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  • The Open COVID Pledge

    Intellectual property rights are – by definition – monopolistic. How, then, can researchers, charities and NGOs collaborate with business in the development of new technologies to control and eradicate COVID-19?

  • International Lawyers Network: Paid Leave - Are employees entitled to paid leave due to Covid-19?

    This guide offers an overview of legal aspects of paid leave in the requisite jurisdictions. This guide describes the law in force in the requisite jurisdictions at the dates of preparation. This may be some time ago and the reader should bear in mind that statutes, regulations and rules are subject to change. Please see full Publication below for more information.

  • Reviving a brand? A reminder to ensure it is put to genuine use

    The case of Aiwa Co. Ltd v Aiwa Corporation is a useful reminder to brand owners, particularly those who are looking to revive a brand, of what amounts to “genuine use” of a registered trade mark. The case particularly considers whether the sale of second-hand goods by third parties in the UK can constitute genuine use of a UK registered trade mark....

  • Harry and Meghan’s trade mark problem – third party jumps on the bandwagon and applies to register same mark in the EU to cover “jewellery” and “beer”

    The Duke and Duchess of Sussex submitted a trade mark application with the World Intellectual Property Office last year to register “SUSSEX ROYAL” in the UK, EU, Australia, Canada and the US. The application covers a range of goods and services in six classes, including printed publications; clothing; promotional and public awareness campaigns; volunteer projects for charitable purposes;...

  • Establishing A Business Entity In England (Updated)

    The attractiveness of the United Kingdom as a business location is unabated. There are many advantages to doing business in the UK. Investors can draw on a skilled workforce and access a large market; costs of labour and production are lower compared with many other western European countries; investors benefit from a business friendly environment as well as a high degree of legal certainty and...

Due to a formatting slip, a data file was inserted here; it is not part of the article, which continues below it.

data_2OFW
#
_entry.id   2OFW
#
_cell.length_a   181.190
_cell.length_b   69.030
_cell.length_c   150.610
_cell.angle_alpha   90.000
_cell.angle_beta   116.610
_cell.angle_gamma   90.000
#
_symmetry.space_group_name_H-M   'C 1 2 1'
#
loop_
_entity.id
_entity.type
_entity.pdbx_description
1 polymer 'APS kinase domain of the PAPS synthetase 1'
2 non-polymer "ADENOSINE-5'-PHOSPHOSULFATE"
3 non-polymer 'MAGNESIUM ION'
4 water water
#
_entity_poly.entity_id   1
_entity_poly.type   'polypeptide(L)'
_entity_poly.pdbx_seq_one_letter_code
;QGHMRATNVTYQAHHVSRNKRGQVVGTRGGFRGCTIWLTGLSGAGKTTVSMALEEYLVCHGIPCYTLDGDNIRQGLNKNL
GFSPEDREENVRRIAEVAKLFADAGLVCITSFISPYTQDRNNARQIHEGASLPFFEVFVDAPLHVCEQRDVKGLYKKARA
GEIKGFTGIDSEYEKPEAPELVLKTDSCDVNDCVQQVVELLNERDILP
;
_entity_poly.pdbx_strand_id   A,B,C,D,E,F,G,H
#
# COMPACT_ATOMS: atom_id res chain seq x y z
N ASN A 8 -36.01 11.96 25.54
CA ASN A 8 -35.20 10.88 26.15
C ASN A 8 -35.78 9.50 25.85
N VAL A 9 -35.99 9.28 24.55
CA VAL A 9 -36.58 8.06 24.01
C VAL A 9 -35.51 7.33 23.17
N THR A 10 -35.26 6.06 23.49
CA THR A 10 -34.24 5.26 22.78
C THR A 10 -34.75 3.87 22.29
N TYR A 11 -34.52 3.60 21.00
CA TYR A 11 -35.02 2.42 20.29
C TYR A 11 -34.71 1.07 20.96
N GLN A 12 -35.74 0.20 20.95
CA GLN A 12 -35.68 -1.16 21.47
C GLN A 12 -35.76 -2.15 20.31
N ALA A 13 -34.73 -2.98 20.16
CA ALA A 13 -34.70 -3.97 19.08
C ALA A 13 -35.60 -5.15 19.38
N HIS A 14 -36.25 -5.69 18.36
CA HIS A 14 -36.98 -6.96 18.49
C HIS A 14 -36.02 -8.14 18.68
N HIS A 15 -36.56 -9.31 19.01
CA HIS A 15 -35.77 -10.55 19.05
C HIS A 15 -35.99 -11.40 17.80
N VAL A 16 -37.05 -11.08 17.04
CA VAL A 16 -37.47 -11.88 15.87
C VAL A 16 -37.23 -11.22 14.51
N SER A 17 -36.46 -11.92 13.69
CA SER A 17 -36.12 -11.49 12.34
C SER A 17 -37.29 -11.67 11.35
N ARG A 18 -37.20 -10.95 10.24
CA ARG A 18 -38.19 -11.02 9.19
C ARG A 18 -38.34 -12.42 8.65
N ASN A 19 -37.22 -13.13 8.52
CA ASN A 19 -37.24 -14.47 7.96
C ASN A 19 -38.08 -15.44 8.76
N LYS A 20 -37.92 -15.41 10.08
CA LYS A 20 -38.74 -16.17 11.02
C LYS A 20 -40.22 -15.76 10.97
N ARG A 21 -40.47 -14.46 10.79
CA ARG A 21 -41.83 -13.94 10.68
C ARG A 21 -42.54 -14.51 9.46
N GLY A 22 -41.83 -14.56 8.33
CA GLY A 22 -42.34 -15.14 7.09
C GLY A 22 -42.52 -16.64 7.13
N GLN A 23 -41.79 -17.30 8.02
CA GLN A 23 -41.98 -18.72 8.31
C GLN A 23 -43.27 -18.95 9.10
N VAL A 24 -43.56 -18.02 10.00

• What happens to EU trade marks after Brexit?

    A mere three and a half years after the 2016 referendum on membership of the European Union, the UK looks set to “leave” the EU on 31 January 2020. Instead of exiting without a deal (which at one stage looked distinctly possible), the UK’s departure will be pursuant to the New Withdrawal Agreement. Under this deal – which is currently being enshrined into UK law – 31 January 2020 will mark the...

  • Joint authorship of copyright: UK Court of Appeal tears up the script

    A dispute concerning the screenplay for the 2016 Hollywood biographical comedy “Florence Foster Jenkins” (FFJ) – a film about a tone-deaf New York socialite who labours under the delusion that she is a talented opera singer – has this month produced a Court of Appeal decision centering on the parties’ own adjustment to reality. Apart from highlighting a perhaps lesser-considered pitfall of...

  • Sexual Harassment In The Workplace: What Scottish Companies Need To Know